by Jeremy Leaming
The failed “war on drugs” certainly helped the proliferation of for-profit prisons, but the federal government’s increasing reliance on many of the same companies to detain undocumented immigrants and others awaiting court resolutions is not only furthering private prison profits but the need for mass incarceration, a new report from The Sentencing Project reveals.
In “Dollars and Detainees: The Growth of For-Profit Prisons,” Cody Mason, a program associate for The Sentencing Project, reports that the Immigration and Customs Enforcement (ICE), created after the Sept. 11 terrorist attacks, and the U.S. Marshals Service (USMS) have turned to for-profit companies to detainee individuals while the courts decide their fates. ICE detains undocumented immigrants and the USMS, among other things, holds “all federal detainees from the time they enter federal custody until they are either acquitted or convicted,” Mason writes.
Both of those entities, Mason explains jump-started the for-profit prison industry. ICE’s predecessor, the Immigration and Naturalization Service first contracted in 1987 with Corrections Corporation of America (CCA). Today CCA and the GEO Group are the nation’s “largest private prison companies.”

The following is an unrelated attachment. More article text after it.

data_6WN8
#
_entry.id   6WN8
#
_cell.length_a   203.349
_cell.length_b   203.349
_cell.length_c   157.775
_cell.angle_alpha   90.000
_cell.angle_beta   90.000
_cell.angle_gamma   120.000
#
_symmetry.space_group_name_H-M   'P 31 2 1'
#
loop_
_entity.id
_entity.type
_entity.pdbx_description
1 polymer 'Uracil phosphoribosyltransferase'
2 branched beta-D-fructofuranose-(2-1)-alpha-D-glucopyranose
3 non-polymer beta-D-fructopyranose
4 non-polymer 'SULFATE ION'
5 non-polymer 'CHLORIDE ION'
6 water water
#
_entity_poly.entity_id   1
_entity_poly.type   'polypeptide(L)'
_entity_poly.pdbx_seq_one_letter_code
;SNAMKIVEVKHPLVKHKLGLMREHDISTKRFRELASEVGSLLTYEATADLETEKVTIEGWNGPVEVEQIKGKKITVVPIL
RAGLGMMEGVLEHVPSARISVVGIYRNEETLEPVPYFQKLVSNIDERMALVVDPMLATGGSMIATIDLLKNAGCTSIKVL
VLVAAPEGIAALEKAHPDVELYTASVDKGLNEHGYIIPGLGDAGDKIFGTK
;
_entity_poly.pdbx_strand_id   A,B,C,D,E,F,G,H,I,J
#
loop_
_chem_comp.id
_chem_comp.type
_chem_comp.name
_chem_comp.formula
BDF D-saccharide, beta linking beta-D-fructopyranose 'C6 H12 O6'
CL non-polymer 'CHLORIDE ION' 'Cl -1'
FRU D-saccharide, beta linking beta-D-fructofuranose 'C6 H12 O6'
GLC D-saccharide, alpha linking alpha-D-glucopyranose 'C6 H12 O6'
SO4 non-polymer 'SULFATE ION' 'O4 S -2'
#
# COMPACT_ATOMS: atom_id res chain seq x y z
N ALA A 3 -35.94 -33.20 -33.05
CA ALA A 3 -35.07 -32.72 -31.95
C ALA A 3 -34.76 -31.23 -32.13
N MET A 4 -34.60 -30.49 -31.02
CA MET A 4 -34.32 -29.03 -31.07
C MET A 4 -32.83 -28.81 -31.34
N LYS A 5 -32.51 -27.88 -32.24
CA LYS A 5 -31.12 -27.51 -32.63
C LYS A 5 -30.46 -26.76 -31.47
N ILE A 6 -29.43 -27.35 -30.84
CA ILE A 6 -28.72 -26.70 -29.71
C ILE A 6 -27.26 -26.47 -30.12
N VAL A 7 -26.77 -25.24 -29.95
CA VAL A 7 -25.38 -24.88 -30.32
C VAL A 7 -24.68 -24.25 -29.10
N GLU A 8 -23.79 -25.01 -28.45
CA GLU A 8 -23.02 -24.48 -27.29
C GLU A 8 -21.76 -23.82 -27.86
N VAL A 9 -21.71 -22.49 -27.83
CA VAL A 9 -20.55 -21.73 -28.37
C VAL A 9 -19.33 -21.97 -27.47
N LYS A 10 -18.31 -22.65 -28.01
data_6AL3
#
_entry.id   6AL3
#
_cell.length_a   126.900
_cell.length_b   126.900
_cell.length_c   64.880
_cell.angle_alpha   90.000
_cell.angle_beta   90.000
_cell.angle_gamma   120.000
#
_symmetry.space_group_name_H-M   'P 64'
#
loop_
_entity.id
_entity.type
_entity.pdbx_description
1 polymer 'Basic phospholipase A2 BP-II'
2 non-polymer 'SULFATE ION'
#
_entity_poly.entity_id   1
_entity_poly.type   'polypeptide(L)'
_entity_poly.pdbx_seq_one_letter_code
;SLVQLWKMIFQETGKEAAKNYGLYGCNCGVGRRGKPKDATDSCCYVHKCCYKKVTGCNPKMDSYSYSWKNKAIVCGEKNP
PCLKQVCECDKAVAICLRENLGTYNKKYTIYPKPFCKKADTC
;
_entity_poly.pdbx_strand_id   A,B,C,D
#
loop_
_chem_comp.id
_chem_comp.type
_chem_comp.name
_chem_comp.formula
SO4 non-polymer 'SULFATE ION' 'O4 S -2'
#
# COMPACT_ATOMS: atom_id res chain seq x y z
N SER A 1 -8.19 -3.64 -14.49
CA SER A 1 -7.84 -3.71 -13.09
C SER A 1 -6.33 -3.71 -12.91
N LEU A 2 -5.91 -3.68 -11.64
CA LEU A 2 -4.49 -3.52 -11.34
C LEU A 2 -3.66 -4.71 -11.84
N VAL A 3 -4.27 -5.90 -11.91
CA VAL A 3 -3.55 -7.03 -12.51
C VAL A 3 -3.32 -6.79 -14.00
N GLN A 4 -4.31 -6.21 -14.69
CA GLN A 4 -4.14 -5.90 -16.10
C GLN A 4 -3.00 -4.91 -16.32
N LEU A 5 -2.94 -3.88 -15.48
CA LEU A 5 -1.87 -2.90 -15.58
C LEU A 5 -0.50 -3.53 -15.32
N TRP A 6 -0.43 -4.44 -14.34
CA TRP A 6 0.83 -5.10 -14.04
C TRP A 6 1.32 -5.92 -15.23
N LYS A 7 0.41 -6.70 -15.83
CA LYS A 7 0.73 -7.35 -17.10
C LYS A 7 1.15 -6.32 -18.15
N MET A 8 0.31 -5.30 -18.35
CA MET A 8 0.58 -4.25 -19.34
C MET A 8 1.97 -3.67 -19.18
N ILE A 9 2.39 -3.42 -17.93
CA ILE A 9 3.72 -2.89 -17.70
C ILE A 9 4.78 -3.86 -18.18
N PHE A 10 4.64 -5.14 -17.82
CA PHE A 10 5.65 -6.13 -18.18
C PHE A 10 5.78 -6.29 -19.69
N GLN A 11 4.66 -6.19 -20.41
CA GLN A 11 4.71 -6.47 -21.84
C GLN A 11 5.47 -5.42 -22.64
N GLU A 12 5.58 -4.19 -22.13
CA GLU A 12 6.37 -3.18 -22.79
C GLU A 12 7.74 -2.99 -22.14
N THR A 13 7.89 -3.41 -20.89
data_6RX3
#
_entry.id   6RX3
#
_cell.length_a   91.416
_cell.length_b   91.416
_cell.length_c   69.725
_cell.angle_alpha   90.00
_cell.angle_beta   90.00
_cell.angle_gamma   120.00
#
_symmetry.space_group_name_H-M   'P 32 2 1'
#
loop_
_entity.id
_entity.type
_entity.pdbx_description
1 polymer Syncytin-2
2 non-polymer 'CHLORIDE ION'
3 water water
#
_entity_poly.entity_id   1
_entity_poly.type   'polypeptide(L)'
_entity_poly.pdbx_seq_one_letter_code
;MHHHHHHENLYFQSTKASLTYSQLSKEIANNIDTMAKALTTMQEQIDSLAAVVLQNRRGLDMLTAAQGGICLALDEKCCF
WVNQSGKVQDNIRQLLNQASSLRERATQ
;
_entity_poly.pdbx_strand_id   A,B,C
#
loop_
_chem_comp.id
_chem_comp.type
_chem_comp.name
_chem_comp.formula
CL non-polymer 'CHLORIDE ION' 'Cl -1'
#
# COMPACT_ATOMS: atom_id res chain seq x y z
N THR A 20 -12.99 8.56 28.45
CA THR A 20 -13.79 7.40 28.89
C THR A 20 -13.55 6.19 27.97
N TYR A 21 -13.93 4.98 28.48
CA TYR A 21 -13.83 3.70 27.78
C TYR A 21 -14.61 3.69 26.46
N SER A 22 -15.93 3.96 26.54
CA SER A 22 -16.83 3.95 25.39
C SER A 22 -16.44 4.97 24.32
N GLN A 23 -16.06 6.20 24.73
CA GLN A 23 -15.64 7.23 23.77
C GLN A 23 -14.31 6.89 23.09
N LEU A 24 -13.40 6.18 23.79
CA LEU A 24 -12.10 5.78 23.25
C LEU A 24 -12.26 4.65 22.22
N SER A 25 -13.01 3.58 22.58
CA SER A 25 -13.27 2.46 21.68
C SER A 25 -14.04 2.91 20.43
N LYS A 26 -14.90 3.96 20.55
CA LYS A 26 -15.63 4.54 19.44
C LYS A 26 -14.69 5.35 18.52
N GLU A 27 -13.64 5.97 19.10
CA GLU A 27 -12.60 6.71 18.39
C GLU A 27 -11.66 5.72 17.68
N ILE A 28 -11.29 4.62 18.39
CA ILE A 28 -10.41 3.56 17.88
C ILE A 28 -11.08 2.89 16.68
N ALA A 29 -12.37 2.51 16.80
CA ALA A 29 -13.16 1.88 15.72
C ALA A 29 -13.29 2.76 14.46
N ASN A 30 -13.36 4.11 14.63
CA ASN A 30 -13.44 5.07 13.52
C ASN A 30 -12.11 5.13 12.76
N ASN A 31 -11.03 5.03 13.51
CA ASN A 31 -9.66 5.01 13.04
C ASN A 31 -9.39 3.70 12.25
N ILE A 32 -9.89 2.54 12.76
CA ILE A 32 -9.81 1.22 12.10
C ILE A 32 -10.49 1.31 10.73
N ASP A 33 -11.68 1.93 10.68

Mason’s report shows that from 2002 – 2011 ICE detainees in private facilities jumped by 208 percent and the number of USMS detainees in for-profit facilities rose by 355 percent.
“In contrast there was respective growth of 28 percent and 67 percent in the number of state and federal prisoners held in private facilities. As a result, the combined population of privately-held ICE and USMS detainees nearly equaled the number of federal prisoners in private facilities in 2010,” Mason writes.
ICE’s increased use of private detention facilities, not surprisingly, provided a big boost to the prison companies’ profits, a $5 billion industry. Mason notes that the private detention centers are run by “many of the same companies that own and manage private prisons, and that it is common for these facilities to house detainees for ICE and USMS alongside persons sentenced for criminal convictions.”